Study identifies a distinct type of common gastrointestinal bleeding

April 21, 2017, Medical University of South Carolina

A unique bleeding syndrome associated with cirrhosis and portal hypertension has been identified by researchers at the Medical University of South Carolina (MUSC), Wake Forest University Medical Center, and the University of Texas Southwestern Medical Center in an article published online on April 21, 2017 by the Journal of Investigative Medicine. The syndrome is characterized by typical presentation with acute bleeding (hematemesis, melena, or hematochezia) and also the presence of chronic gastrointestinal (GI) bleeding, documented as iron deficiency anemia. The investigators have coined a term for the syndrome: acute on chronic bleeding.

"This is recognition of a common syndrome of which practicing physicians should be aware," says Principal Investigator Don C. Rockey, M.D., first author on the article, who serves as the chair of the Department of Medicine and professor of gastroenterology at MUSC.

Of the 1,460 patients with GI bleeding involved in the study, 430 (29 percent) were found to have acute on chronic GI bleeding. The bleeding in patients with upper GI bleeding was most often a result of portal hypertensive upper GI tract pathology.

The investigators advise that clinicians confronted with patients who have acute on chronic bleeding should be aware of the association of this presentation with cirrhosis and for appropriate diagnosis and treatment.

Explore further: Study finds tube placement may not be necessary for treating upper GI bleeds

More information: Journal of Investigative Medicine, DOI: 10.1136/jim-2017-000431

Related Stories

Study finds tube placement may not be necessary for treating upper GI bleeds

March 20, 2017
For many of the millions of patients treated annually in hospitals for upper gastrointestinal (GI) bleeding, there is little value in placing a nasogastric (NG) tube in patients to determine the source of that bleeding or ...

Lower risk of gastrointestinal bleeding for apixaban

April 10, 2017
(HealthDay)—For patients receiving direct oral anticoagulant (DOAC) agents for non-valvular atrial fibrillation, apixaban is associated with a lower risk of gastrointestinal (GI) bleeding than rivaroxaban or dabigatran, ...

Major bleeding risk from drugs similar in elderly

April 17, 2017
(HealthDay)—The risk of major bleeding is similar for older patients with atrial fibrillation taking either antiplatelet or anticoagulant drugs, according to a review published online April 10 in the Journal of Thrombosis ...

PPI cuts risk of warfarin-related upper GI bleeding

December 23, 2016
(HealthDay)—For patients beginning warfarin therapy, proton pump inhibitor (PPI) co-therapy is associated with reduced risk of upper gastrointestinal bleeding, according to a study published in the December issue of Gastroenterology.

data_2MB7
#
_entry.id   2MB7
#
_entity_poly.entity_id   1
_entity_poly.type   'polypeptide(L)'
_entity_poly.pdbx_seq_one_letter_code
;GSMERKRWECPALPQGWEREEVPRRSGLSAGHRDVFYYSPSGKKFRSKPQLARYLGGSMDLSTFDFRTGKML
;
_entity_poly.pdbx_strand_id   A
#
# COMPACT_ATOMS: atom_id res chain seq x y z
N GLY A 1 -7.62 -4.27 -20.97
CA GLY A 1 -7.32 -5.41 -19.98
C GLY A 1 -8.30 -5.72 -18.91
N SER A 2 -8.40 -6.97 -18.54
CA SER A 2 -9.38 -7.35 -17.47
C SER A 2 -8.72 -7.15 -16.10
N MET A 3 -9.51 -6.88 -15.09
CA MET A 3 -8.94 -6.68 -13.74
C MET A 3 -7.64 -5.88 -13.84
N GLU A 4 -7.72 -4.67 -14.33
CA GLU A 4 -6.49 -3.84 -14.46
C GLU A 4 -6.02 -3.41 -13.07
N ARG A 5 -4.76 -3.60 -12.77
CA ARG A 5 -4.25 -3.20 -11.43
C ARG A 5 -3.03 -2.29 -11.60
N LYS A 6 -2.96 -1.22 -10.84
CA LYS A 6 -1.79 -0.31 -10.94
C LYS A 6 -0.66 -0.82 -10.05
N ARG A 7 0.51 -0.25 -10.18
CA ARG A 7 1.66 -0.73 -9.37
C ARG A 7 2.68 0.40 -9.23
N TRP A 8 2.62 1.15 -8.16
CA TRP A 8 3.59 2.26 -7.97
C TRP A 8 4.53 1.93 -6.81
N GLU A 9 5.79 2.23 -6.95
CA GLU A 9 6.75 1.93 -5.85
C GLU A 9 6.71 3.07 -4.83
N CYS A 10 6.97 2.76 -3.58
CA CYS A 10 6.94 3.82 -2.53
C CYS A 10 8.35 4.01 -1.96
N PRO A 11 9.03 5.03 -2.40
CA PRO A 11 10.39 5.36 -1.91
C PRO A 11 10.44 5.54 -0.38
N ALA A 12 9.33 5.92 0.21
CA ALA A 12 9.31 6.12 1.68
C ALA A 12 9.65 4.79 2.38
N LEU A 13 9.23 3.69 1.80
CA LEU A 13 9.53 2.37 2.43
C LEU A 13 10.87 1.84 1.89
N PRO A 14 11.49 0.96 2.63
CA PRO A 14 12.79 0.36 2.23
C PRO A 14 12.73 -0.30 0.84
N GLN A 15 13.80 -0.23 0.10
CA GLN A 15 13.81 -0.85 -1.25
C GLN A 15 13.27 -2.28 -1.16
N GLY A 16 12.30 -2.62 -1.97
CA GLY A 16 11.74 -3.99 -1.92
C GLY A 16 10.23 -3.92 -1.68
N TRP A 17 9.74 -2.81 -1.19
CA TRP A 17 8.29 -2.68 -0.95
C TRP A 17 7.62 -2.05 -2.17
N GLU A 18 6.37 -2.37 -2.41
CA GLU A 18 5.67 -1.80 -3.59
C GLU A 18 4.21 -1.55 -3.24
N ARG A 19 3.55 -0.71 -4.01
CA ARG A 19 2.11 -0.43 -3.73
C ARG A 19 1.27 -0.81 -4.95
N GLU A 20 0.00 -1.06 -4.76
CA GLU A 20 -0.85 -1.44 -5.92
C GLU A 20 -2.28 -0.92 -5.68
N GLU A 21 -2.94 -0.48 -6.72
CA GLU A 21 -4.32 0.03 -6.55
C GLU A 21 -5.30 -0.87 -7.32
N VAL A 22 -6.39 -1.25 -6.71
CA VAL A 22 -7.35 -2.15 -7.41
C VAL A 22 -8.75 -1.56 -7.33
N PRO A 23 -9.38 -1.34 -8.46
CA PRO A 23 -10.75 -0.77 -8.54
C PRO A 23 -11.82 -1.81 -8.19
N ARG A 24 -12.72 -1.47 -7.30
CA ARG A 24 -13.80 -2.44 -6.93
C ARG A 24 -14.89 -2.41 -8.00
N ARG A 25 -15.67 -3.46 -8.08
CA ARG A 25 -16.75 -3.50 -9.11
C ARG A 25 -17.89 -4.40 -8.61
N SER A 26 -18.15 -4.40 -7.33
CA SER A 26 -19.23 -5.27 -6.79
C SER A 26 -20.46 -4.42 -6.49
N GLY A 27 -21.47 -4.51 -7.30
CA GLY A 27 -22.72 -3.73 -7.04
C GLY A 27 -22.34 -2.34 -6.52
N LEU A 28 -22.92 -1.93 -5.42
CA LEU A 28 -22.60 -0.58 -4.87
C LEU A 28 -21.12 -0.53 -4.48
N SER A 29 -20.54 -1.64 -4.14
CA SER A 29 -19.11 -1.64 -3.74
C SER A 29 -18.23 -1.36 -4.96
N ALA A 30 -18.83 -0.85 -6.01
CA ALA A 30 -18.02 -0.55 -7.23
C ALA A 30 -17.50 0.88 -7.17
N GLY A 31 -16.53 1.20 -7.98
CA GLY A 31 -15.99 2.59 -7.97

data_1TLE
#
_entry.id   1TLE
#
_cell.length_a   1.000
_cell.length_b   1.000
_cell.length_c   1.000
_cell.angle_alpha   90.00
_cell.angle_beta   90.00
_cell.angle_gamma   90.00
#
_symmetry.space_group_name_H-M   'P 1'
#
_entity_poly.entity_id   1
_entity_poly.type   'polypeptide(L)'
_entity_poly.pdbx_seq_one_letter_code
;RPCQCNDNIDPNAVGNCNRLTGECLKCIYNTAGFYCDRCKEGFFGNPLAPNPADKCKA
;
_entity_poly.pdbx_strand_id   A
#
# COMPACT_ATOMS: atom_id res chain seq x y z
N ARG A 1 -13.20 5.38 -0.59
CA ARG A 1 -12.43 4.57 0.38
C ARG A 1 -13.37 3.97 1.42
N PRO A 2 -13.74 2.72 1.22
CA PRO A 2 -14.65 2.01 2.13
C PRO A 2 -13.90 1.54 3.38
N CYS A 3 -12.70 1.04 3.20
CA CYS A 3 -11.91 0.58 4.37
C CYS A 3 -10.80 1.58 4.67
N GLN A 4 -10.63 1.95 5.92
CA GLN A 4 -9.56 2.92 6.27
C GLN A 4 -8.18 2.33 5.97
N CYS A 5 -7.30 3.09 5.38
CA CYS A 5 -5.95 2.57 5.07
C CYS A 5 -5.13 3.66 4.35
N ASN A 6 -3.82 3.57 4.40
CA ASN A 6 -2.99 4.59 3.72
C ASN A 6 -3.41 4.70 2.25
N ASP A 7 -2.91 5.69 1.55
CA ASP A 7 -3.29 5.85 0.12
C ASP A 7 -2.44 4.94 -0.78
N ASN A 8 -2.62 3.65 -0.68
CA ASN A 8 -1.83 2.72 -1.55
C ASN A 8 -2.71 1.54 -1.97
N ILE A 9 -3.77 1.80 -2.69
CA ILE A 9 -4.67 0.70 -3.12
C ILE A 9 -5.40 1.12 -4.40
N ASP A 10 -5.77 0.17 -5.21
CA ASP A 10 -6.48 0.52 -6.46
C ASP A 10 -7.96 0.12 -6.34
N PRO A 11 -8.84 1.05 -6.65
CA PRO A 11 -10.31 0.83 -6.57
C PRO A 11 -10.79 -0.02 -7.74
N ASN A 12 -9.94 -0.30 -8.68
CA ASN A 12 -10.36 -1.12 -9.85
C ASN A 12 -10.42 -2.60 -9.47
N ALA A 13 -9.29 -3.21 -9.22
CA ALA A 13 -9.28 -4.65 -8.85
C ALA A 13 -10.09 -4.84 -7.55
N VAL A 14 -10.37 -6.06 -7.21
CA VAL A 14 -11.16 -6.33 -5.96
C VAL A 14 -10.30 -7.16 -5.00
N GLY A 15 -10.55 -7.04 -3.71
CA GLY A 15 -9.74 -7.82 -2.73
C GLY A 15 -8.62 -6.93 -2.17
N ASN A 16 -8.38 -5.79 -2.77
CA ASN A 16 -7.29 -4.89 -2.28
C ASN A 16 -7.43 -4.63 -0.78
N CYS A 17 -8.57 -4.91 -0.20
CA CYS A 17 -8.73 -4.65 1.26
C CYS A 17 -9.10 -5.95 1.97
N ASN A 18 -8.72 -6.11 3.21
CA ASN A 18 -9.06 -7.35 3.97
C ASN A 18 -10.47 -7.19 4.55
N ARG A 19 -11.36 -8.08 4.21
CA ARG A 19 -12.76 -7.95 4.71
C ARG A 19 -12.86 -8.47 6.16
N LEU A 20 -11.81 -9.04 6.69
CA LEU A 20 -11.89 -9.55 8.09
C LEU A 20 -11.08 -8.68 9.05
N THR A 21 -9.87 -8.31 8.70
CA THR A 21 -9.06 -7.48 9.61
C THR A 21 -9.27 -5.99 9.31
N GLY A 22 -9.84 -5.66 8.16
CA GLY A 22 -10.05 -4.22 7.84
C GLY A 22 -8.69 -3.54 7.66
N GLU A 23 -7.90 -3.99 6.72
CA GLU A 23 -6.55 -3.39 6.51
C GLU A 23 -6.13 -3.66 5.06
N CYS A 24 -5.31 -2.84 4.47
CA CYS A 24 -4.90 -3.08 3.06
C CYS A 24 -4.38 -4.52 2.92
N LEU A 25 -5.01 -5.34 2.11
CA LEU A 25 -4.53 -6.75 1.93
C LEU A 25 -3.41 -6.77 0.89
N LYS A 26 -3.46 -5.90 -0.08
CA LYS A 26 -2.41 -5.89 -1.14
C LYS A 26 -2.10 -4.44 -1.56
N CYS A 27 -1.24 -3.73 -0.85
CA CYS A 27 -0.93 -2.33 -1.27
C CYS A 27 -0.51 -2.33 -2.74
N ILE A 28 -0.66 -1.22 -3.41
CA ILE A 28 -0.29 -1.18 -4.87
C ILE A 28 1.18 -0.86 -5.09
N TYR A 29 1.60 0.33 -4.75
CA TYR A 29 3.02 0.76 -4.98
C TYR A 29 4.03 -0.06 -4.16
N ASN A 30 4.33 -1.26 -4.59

Hybrid SPECT-CT greatly improves localization of gastrointestinal bleeding

May 8, 2014
Prompt and accurate localization of the site of bleeding is critical for the management of patients with acute GI bleeding. Planar 99mTc-labeled RBC scintigraphy is sensitive for detection of acute gastrointestinal (GI) bleeding ...

Newer anticoagulants linked to gastrointestinal bleeding

July 19, 2013
(HealthDay)—Patients taking the new generation of oral anticoagulants appear to have a higher risk of gastrointestinal bleeding compared with standard care, particularly when treated for venous thrombosis or acute coronary ...

Recommended for you

New long-acting approach for malaria therapy developed

January 22, 2018
A new study, published in Nature Communications, conducted by the University of Liverpool and the Johns Hopkins University School of Medicine highlights a new 'long acting' medicine for the prevention of malaria.

Virus shown to be likely cause of mystery polio-like illness

January 22, 2018
A major review by UNSW researchers has identified strong evidence that a virus called Enterovirus D68 is the cause of a mystery polio-like illness that has paralysed children in the US, Canada and Europe.

Creation of synthetic horsepox virus could lead to more effective smallpox vaccine

January 19, 2018
UAlberta researchers created a new synthetic virus that could lead to the development of a more effective vaccine against smallpox. The discovery demonstrates how techniques based on the use of synthetic DNA can be used to ...

Study ends debate over role of steroids in treating septic shock

January 19, 2018
The results from the largest ever study of septic shock could improve treatment for critically ill patients and save health systems worldwide hundreds of millions of dollars each year.

New approach could help curtail hospitalizations due to influenza infection

January 18, 2018
More than 700,000 Americans were hospitalized due to illnesses associated with the seasonal flu during the 2014-15 flu season, according to federal estimates. A radical new approach to vaccine development at UCLA may help ...

Flu may be spread just by breathing, new study shows; coughing and sneezing not required

January 18, 2018
It is easier to spread the influenza virus (flu) than previously thought, according to a new University of Maryland-led study released today. People commonly believe that they can catch the flu by exposure to droplets from ...

0 comments

Please sign in to add a comment. Registration is free, and takes less than a minute. Read more

Click here to reset your password.
Sign in to get notified via email when new comments are made.